Espresso coffee. The science of quality

Espresso coffee. The science of quality 
Andrea Illy and Rinantonio Viani 
London, UK: Elsevier Academic Press  | 2005 | 398pp | ?49.99 (HB) | ISBN 0123703719 
Reviewed by Tony Stubbings   

As you relax after your Christmas lunch with a fine cup of espresso coffee, spare a thought for all the science that goes into that sensual pleasure.  


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For the best experience, one needs to start with good quality beans containing the optimum proportion of flavour chemicals. Then the roasting needs to be done at just the right temperature and stopped at the correct time when the aroma has fully developed.  

Lastly, and most importantly, the extraction process with its final espresso percolation stage needs to be done according to scientific principles. An espresso machine needs to keep a portion of ground coffee in the form of a compact cake inside a container that allows the brew to drip out while holding back the particles (spent grounds). The machine also needs to heat the water to a temperature close to 90?C and to apply a pressure customarily fixed at nine relative atmospheres.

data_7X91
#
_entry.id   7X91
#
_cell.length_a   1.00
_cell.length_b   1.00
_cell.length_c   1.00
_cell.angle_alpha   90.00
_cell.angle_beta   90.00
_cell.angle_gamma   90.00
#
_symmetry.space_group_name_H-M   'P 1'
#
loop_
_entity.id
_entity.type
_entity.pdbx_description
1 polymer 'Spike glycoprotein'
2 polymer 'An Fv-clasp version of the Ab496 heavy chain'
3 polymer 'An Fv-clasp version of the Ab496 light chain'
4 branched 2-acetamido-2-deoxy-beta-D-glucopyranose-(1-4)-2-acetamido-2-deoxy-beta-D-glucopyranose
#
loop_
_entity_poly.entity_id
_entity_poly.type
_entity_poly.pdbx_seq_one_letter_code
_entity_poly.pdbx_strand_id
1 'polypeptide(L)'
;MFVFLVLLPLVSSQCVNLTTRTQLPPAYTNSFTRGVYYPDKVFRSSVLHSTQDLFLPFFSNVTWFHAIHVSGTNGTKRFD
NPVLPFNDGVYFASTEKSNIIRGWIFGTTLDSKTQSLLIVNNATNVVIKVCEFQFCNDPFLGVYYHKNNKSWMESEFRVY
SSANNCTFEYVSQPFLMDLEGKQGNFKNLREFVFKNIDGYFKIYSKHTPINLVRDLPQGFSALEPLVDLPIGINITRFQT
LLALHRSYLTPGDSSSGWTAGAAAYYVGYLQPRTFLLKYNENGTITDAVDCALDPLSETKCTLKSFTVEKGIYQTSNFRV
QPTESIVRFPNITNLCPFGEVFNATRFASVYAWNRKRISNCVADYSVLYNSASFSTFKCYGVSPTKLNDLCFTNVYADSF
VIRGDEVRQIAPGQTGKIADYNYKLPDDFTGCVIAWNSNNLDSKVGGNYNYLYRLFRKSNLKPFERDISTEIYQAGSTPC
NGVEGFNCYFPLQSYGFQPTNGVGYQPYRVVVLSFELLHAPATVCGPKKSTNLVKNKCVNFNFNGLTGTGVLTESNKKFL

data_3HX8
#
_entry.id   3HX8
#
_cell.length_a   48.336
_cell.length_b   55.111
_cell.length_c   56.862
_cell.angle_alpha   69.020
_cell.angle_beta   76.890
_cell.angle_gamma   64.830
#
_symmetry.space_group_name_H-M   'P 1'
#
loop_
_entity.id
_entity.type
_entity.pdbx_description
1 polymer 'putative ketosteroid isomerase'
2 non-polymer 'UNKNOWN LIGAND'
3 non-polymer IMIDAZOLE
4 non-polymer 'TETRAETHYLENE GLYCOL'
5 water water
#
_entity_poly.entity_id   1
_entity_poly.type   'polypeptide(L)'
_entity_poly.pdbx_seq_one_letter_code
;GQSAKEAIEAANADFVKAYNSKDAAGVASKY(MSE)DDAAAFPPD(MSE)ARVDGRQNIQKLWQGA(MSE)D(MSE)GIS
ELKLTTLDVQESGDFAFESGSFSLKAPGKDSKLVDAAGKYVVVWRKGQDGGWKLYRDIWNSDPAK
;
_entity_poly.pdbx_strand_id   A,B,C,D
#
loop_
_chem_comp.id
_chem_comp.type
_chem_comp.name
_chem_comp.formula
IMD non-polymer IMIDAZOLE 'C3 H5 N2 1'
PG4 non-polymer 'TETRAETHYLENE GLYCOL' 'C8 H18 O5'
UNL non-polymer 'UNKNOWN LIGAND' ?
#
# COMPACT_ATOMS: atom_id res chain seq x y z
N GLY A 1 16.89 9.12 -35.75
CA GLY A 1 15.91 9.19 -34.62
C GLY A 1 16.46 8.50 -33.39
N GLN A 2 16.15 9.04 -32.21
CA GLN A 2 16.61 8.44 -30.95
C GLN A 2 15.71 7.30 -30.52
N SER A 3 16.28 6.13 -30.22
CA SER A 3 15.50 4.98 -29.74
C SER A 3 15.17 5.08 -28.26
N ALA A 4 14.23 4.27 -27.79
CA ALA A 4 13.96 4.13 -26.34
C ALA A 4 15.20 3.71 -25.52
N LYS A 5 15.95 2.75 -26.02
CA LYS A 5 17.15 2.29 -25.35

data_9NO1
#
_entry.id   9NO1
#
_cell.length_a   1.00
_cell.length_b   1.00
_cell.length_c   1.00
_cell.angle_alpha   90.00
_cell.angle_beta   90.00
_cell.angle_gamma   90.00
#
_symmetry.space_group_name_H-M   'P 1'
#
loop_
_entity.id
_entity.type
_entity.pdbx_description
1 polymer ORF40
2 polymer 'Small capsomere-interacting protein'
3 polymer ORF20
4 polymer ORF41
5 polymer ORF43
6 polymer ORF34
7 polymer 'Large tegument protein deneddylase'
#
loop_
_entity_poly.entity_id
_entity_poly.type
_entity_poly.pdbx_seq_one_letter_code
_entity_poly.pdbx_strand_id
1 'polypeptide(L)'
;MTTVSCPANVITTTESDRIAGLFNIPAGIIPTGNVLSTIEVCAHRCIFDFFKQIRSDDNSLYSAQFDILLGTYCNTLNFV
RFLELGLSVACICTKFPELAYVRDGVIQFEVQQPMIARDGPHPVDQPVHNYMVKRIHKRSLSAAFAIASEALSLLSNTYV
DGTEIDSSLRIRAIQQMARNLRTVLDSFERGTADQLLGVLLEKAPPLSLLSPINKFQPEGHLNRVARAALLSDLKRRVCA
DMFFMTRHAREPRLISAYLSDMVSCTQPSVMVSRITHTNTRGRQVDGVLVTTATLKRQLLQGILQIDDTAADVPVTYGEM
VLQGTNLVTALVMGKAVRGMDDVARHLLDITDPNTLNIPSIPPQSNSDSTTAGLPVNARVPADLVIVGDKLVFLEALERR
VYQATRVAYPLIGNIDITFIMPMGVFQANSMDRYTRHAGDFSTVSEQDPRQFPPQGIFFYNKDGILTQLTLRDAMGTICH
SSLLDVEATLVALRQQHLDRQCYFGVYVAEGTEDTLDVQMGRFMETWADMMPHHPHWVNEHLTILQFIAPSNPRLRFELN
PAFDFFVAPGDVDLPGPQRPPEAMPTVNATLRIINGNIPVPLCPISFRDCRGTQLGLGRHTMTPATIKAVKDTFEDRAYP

This book goes through each of these stages to explain the science. The plant and its genetics, the picking and processing of the beans, decaffeination, the alkaloids and other chemicals in raw coffee, the temperature distribution in coffee beans during roasting, physical and chemical changes in roasted coffee during storage, and a mathematical model for the espresso brewing process are all discussed in detail by a team of international coffee experts. I never knew there was so much science involved - for example about 300 volatile substances have been identified in green coffee beans and an additional 650 volatiles develop during roasting. 

The book ends with a chapter on health issues relating to coffee consumption. Much has been published on this subject and a variety of views persist, but the authors correctly point out that coffee is more than the caffeine on which over 90 per cent of the research has been carried out. Further research is needed on the benefits and risks of coffee consumption. Whatever the results, most of us will keep on drinking it!